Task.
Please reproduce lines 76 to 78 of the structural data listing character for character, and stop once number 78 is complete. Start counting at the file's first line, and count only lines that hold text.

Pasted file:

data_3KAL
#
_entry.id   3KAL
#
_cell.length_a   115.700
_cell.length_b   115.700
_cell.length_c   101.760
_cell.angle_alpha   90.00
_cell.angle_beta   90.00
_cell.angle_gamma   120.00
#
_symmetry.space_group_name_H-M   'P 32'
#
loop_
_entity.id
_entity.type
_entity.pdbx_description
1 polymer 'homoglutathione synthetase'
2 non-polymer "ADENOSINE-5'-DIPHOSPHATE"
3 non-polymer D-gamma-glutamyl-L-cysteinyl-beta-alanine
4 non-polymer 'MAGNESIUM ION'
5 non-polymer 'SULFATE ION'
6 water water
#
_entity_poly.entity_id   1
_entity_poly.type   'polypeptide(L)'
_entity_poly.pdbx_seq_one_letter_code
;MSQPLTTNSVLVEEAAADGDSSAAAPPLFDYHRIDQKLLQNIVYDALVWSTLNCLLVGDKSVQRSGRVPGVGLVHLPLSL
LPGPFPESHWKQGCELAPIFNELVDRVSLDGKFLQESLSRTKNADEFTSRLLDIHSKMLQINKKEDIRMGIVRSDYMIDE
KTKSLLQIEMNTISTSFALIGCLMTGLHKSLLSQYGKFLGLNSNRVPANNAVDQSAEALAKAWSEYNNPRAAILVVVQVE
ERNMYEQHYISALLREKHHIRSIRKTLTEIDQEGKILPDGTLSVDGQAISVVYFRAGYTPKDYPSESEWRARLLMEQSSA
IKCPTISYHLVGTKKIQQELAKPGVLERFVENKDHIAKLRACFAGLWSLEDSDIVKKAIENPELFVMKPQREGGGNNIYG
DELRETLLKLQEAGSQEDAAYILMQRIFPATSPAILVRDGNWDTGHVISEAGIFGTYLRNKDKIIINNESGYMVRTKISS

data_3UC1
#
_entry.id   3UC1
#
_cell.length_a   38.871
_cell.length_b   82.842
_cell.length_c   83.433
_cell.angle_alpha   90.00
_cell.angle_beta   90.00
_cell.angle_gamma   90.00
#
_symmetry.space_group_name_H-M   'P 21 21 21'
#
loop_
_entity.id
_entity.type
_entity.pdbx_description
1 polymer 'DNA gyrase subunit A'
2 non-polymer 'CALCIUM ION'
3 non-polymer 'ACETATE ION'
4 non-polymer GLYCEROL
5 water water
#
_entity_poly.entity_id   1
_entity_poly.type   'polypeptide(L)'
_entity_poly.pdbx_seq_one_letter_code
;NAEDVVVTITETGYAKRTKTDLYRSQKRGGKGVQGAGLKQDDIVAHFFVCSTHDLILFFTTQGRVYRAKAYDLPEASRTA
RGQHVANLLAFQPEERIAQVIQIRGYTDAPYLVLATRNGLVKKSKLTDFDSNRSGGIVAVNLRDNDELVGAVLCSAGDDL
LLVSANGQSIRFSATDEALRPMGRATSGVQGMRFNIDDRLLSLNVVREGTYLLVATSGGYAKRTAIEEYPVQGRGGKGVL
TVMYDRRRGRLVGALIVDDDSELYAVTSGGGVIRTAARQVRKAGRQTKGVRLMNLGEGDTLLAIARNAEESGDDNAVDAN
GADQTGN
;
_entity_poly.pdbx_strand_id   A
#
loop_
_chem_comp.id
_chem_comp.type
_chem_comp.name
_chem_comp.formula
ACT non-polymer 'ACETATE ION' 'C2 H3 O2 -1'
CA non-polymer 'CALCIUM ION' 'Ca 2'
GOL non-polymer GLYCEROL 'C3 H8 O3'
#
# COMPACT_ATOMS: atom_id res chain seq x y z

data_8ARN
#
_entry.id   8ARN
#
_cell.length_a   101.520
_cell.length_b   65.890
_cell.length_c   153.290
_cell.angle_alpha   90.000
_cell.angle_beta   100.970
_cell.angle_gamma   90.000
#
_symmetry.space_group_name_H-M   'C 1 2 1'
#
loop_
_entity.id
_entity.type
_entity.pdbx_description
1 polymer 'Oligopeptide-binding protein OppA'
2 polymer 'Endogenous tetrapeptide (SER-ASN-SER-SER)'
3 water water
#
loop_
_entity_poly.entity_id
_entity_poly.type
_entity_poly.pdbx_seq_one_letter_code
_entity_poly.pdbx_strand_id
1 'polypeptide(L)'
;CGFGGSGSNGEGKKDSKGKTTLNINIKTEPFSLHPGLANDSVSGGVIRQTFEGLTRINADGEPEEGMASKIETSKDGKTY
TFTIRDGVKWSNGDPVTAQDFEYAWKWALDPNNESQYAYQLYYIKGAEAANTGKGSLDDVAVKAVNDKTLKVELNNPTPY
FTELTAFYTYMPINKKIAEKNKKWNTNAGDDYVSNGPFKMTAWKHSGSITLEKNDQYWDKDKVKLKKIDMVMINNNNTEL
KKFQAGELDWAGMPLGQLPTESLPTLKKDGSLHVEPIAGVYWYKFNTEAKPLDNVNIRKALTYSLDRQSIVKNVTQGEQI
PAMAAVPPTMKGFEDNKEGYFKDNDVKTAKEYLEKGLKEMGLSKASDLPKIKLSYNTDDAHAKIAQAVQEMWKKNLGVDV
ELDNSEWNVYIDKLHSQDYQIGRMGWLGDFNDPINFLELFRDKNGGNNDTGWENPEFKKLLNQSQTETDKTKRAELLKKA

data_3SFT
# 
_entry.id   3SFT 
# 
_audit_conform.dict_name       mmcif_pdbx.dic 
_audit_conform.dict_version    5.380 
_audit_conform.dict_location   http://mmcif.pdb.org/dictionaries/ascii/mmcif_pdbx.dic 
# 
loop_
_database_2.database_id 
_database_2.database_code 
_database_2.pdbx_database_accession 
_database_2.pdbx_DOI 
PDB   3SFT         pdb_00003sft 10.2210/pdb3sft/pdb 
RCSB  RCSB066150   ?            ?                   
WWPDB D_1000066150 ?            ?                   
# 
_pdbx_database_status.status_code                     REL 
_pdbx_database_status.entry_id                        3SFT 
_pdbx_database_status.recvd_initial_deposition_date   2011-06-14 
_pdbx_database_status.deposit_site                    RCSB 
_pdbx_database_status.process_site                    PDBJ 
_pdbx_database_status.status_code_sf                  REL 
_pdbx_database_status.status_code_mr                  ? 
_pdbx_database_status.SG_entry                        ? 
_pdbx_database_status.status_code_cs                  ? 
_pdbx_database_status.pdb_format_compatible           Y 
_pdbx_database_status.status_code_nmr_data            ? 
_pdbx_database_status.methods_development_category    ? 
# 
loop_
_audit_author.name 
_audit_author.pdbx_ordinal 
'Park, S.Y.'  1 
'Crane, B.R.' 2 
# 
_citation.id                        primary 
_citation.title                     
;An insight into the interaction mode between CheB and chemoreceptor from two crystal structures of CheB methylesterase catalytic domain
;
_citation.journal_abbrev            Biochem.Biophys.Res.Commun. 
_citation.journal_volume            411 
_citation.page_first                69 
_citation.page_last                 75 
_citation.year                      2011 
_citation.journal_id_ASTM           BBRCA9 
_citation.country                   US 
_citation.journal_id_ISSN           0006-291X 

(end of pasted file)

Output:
#
# COMPACT_ATOMS: atom_id res chain seq x y z

data_8ARN